Posts Tagged ‘http://www.nap.edu/catalog/12064.html’

Dear MEMP Students,

Recently there has been mention of the “T-shaped individual” in articles
about engineers, out-sourcing, etc. Actually, companies like IBM have
been talking about T-shaped individuals for quite some time. No,
T-shaped does not refer to ones physical appearance! The most recent
reference I have seen to the T-shaped individual was from the National
Research Council conducting a study for the National Academies (“Science
Professionals: Master’s Education for a Competitive World
,” National
Research Council). It was only while reading this most recent article that I understood the importance
of this term and its relevance to the MEM program. Let me explain.
Loosely translated, the T refers to the fact that an individual has both
deep knowledge in a specific area such as the discipline in which they
have studied engineering or science (the stem of the T indicating depth)
as well as a breadth of skills in different areas, such as business,
management and communication (the top of the T indicating breadth).
This breadth of skills enables an individual to implement their
expertise in the real world. Thus, most companies require that
individuals be T-shaped in order to be effective. As one moves up in
their career, the depth of expertise may decrease but you will always
have this base expertise to draw on and your judgment in this base
expertise area will be superior to judgment in other areas. As you
reach the highest levels of an organization I would suggest that the top
of the T both extends and thickens such that you develop deeper
expertise in a range of areas. You may replace the technical stem of
the T with areas such as strategy and personnel management if you reach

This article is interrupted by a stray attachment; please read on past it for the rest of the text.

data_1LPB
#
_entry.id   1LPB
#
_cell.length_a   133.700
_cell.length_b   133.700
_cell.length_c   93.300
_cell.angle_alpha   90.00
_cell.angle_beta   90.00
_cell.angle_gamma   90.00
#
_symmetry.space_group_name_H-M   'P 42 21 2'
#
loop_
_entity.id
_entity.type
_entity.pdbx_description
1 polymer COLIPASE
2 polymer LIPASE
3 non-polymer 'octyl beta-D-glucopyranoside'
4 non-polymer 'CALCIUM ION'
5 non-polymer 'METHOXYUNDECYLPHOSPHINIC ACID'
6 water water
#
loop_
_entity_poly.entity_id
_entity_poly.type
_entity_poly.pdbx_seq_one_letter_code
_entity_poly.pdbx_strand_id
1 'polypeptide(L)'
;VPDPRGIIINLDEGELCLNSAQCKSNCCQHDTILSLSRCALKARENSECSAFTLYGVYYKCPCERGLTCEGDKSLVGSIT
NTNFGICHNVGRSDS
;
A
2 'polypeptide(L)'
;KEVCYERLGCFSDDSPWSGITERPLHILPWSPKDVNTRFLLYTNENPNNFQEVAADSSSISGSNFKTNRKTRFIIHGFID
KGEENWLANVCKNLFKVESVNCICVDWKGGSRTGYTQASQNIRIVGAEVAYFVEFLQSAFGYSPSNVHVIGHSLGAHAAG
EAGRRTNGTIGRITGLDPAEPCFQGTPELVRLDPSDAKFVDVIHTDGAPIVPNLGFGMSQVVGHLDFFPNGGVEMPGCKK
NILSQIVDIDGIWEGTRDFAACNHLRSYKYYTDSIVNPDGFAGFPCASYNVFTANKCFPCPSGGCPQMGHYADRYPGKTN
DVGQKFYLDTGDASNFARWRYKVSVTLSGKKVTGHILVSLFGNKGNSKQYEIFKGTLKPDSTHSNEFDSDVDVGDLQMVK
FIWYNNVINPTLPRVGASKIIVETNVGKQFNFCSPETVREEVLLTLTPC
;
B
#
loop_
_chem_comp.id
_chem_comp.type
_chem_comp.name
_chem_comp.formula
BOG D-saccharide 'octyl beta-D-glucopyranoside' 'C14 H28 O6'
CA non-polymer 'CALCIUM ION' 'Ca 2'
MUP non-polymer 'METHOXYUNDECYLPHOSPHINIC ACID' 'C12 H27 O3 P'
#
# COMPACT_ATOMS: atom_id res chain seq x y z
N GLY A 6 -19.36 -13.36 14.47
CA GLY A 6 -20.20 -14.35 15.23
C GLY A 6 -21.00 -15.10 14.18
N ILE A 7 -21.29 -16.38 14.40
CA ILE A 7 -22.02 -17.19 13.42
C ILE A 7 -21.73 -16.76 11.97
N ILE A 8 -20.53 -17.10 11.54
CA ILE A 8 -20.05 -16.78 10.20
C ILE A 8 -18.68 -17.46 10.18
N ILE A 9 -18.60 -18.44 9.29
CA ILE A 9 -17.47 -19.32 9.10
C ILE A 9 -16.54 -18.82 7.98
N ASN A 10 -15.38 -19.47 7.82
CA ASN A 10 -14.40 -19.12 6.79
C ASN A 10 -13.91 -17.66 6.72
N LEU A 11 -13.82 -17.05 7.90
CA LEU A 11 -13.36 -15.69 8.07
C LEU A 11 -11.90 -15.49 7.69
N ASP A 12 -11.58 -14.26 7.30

the executive suite of an organization.

Why is all this important to you? First, it is exactly what the MEM
program is trying to develop in each of you. We expect that you come in
with an expertise in some field of engineering or science. We are
trying to provide the top of the T (your core courses) while
simultaneously strengthening the stem of the T (i.e., the technical
electives). Of course, depending on what technical electives you
choose, you may be extending the top of the T with your elective
courses, which is fine. However, what I have observed which I do not
think is healthy for your career or a good way to look at the MEM
program, is that some of you expect to move the stem of your T to a
different area in one year! 🙂 It simply is not viable to develop the
top of your T and move the base of your T in a single year program.
Thus, keep in mind that the vast majority of companies will look at your
undergraduate degree (i.e., technical knowledge and skills from your
undergraduate degree and any work experience) as the stem of the T and
will look at general courses as the top of the T; enabling you to apply
your technical knowledge to company issues. This is not to say that
your technical knowledge cannot be applied to different applications –
certainly it can! But it is best to think of the technical knowledge as
one of the key reasons that an employer will want to hire you, not as
something you can change within the one year MEM program. And in many
cases obtaining a deeper technical knowledge while simultaneously
strengthening the top of the T will be viewed as very favorable by the
companies hiring you from the MEM program. If you want to learn more
about the T-shaped individual concept and understand different
interpretations, you can simply Google it and find a number of references.

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